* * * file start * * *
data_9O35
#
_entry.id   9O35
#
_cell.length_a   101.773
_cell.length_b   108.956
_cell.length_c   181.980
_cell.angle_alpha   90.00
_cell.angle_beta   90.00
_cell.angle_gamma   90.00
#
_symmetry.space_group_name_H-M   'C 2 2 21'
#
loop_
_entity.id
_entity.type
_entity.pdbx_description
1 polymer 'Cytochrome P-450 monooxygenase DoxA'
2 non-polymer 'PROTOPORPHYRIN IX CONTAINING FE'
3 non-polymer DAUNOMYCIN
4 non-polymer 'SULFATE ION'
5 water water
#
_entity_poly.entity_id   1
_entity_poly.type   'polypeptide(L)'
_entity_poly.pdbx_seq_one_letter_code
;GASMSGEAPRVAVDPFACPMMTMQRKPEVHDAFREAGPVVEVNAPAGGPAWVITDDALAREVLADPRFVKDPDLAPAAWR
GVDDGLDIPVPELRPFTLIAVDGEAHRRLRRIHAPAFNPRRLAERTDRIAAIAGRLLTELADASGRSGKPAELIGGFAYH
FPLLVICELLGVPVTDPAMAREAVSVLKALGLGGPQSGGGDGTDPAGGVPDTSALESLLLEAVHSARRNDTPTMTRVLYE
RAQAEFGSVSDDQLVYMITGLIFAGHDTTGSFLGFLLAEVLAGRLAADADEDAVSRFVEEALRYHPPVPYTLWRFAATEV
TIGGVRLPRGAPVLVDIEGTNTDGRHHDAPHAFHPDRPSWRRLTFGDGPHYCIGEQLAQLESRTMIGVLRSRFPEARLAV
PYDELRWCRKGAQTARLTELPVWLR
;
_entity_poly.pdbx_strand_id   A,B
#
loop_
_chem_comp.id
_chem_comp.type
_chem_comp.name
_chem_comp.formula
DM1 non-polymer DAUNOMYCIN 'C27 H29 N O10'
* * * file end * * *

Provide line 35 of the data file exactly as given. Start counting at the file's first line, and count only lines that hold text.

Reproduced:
#